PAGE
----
Go Take a Hike
Don't you wish you could tell certain people to "Go take a hike!" Well, you can do just that today and not get into trouble since it's National Hiking Day. On this day in 1965 President LB Johnson established what was then, called National Take a Hike Day. Its focus was to encourage everyone to get out and get some fresh air, get the heart pumping, see some views, relax, and communion with nature. In today's lingo, do some forest bathing.
As much as I would have loved to pack up the ole truck, pup, and gear to head out to a new trail somewhere, The price of gas and single minded trips have me somewhat grounded. I chose a place closer to home than most scenic trails. It was still a good drive away, just not as far as the mountains or sea. I can't tell you where because my brother's would be furious with me.
Not only is it National Hiking Day, it's also the middle of deer hunting season here in Maine as well as many other places across the country. Not sure that was good planning on the president to tell everyone to get out into the woods where gun-carrying sportsmen are waiting for the "big-one" to come by, but oh, well, whom am I to judge.
Ziggy and I made it to our destination. We donned our blaze orange and off we went for a super quick hike. I didn't have a whole lot of time. My intention was just to get into camp and check things out. I hadn't been there for quite some time and I just didn't want to hike out back of the house again. I wanted to go someplace "new".
Ziggy took off like that 1977 Meatloaf song, Bat out of H*!! Holy cow, what was he doing? My first thought was, There, I've lost him, he isn't coming back. You could say I was like doubting Thomas, without much hope, I whistled and yelled, "Ziggy, come!" Low and behold he slowed, hesitated, then looked at me from about 150 yards away. I increased my excitement to convince him I was more interesting than whatever it was he took off after. To my surprise he came speeding back to me. Hmm, our training must be working.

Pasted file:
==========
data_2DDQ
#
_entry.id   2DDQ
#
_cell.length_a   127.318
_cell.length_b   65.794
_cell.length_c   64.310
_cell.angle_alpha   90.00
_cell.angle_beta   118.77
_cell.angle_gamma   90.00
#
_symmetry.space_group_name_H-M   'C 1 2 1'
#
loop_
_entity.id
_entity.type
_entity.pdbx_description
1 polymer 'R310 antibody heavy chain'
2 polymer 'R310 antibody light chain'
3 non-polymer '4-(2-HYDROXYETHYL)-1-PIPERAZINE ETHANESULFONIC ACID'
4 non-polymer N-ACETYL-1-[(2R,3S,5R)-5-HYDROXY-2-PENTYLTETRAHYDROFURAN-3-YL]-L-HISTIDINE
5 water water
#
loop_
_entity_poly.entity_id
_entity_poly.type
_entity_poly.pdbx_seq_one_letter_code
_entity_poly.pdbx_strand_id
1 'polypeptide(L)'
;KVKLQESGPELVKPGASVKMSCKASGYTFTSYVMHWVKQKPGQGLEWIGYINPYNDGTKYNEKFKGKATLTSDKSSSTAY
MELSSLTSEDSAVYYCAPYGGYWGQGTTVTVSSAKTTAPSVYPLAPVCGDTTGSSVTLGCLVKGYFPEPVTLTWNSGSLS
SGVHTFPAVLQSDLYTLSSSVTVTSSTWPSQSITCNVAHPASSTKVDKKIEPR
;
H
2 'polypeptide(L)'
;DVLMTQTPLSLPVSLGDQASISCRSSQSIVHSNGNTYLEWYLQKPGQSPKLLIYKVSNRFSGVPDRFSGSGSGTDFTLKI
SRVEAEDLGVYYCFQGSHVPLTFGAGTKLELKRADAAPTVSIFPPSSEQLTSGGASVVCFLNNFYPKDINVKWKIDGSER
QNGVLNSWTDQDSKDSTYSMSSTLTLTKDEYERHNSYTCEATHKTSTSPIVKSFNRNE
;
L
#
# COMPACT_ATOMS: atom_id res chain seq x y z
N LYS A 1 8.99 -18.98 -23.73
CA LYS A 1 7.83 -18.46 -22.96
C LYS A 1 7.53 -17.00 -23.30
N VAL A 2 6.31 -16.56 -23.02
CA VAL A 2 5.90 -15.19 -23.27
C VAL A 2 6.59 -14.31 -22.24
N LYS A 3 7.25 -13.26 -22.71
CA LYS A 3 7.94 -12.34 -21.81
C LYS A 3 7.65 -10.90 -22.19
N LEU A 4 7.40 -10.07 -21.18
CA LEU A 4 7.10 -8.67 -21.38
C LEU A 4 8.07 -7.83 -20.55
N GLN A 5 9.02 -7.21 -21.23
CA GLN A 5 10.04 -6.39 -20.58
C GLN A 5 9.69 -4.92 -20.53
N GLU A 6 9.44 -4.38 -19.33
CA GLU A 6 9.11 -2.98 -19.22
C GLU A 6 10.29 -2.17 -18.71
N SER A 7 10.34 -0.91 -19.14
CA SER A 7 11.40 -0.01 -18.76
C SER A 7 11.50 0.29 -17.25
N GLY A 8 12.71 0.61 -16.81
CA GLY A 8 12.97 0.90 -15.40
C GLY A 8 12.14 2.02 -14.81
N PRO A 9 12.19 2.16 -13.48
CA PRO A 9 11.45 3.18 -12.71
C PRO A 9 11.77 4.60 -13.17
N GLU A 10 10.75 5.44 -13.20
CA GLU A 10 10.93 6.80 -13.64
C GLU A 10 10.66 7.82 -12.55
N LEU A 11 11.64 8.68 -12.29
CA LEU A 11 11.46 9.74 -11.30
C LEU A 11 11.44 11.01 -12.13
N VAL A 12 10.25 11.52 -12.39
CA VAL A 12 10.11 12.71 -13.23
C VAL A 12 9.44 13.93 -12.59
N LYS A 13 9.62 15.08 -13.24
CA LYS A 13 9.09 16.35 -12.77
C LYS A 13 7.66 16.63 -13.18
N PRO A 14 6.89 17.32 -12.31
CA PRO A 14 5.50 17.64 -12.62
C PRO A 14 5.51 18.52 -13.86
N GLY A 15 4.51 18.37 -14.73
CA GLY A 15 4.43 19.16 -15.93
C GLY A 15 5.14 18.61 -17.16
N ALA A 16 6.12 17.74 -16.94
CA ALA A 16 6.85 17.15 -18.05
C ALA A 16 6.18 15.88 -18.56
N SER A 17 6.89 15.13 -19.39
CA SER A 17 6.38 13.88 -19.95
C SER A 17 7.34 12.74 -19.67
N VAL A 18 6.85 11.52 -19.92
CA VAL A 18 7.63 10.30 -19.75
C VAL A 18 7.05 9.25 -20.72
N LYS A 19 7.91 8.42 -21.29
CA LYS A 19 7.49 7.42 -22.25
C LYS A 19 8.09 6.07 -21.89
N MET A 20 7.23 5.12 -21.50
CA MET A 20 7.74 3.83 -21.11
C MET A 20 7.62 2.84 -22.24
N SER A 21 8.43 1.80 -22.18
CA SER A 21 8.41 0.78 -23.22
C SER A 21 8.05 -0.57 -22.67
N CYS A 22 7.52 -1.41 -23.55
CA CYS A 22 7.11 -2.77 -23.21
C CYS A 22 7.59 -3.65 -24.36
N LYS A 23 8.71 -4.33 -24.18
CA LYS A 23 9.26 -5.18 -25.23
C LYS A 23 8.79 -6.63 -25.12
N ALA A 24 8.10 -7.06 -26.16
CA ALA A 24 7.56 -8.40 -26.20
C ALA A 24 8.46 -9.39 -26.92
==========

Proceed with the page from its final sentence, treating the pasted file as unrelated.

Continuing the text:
Into the woods we went. It had been several years since I had walked the trails, a lot had changed. The camp color is now green instead of blue, there is a new roof on it, and the immediate surroundings had been clear cut. Most of those things were familiar, but as I headed down the path I believed was the one that would take me to what we called the 4-corners, I became a little disoriented, yet still felt nostalgic as I passed familiar landmarks.
The first was the old stump my late Uncle Cakie and Mom (not at the same time) used to hunt from. It wasn't far from camp and in their failing health, was easy to get to. As time rotted their favorite seat, I wasn't quite sure if that was actually the correct one, but it was close enough for my recollection and was adequate to produce a tear from my duct.
I just love this time of year. So many memories were made from September through November starting with soccer and going through hunting season. And if it was a good year on the pitch, the two seasons would overlap. Both my parents have moved on to the next life, but these such memories keep them close.
Past the stump we went further down the trail that was still easy to follow, despite fallen dead and dying trees in spots from years of neglect. While hunting camp was a huge part of my family's fall tradition, it saddens me that the bonds that once bound us all so closely have loosened for some of us and even broken in places.
Camp is small but it was always warm and inviting, There was space for whomever wanted to come and there was never a shortage of food on the table, drinks in the cupboard, and the endless supply of candy. But as those ties keep unravelling, camp has become a hollow shell void of future memories. On a normal day during deer season, there would have been smoke from the chimney, rifles on the rack, and some sort of meal being prepared for those who returned from the morning hunt, and day guests. But not today, the mice and gobbies, weren't even around because they too knew there wouldn't be any scraps to scarf up.